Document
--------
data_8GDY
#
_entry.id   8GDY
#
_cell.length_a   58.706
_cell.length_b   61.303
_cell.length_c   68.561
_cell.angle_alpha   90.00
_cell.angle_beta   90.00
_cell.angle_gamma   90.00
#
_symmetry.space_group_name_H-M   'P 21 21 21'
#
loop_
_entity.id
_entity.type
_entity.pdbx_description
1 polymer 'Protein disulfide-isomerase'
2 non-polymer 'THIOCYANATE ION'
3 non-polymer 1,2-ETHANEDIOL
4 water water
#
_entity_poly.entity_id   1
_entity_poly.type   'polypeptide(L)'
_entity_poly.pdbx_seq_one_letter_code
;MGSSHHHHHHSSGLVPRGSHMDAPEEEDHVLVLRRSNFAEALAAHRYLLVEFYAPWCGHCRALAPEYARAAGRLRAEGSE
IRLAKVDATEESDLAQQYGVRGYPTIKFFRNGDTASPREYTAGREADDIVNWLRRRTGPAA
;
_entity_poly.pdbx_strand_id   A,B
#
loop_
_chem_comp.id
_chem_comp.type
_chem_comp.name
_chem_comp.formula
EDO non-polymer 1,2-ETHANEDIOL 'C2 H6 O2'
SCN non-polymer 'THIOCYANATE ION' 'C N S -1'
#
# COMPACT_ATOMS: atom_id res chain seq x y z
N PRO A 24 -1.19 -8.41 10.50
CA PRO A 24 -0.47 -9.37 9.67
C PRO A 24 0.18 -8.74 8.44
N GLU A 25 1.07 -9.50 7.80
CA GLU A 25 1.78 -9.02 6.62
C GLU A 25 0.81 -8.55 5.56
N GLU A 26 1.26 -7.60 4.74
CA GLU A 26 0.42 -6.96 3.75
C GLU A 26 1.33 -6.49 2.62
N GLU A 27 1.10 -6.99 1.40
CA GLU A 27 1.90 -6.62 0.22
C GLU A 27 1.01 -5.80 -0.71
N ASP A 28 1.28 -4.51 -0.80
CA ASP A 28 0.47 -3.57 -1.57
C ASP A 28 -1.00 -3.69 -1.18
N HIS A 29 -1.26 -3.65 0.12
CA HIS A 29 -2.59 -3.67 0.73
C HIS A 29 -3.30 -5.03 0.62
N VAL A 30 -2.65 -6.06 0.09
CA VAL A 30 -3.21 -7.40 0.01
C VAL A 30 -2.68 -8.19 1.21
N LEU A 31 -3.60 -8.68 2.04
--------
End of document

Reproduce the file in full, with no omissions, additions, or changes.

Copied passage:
data_8GDY
#
_entry.id   8GDY
#
_cell.length_a   58.706
_cell.length_b   61.303
_cell.length_c   68.561
_cell.angle_alpha   90.00
_cell.angle_beta   90.00
_cell.angle_gamma   90.00
#
_symmetry.space_group_name_H-M   'P 21 21 21'
#
loop_
_entity.id
_entity.type
_entity.pdbx_description
1 polymer 'Protein disulfide-isomerase'
2 non-polymer 'THIOCYANATE ION'
3 non-polymer 1,2-ETHANEDIOL
4 water water
#
_entity_poly.entity_id   1
_entity_poly.type   'polypeptide(L)'
_entity_poly.pdbx_seq_one_letter_code
;MGSSHHHHHHSSGLVPRGSHMDAPEEEDHVLVLRRSNFAEALAAHRYLLVEFYAPWCGHCRALAPEYARAAGRLRAEGSE
IRLAKVDATEESDLAQQYGVRGYPTIKFFRNGDTASPREYTAGREADDIVNWLRRRTGPAA
;
_entity_poly.pdbx_strand_id   A,B
#
loop_
_chem_comp.id
_chem_comp.type
_chem_comp.name
_chem_comp.formula
EDO non-polymer 1,2-ETHANEDIOL 'C2 H6 O2'
SCN non-polymer 'THIOCYANATE ION' 'C N S -1'
#
# COMPACT_ATOMS: atom_id res chain seq x y z
N PRO A 24 -1.19 -8.41 10.50
CA PRO A 24 -0.47 -9.37 9.67
C PRO A 24 0.18 -8.74 8.44
N GLU A 25 1.07 -9.50 7.80
CA GLU A 25 1.78 -9.02 6.62
C GLU A 25 0.81 -8.55 5.56
N GLU A 26 1.26 -7.60 4.74
CA GLU A 26 0.42 -6.96 3.75
C GLU A 26 1.33 -6.49 2.62
N GLU A 27 1.10 -6.99 1.40
CA GLU A 27 1.90 -6.62 0.22
C GLU A 27 1.01 -5.80 -0.71
N ASP A 28 1.28 -4.51 -0.80
CA ASP A 28 0.47 -3.57 -1.57
C ASP A 28 -1.00 -3.69 -1.18
N HIS A 29 -1.26 -3.65 0.12
CA HIS A 29 -2.59 -3.67 0.73
C HIS A 29 -3.30 -5.03 0.62
N VAL A 30 -2.65 -6.06 0.09
CA VAL A 30 -3.21 -7.40 0.01
C VAL A 30 -2.68 -8.19 1.21
N LEU A 31 -3.60 -8.68 2.04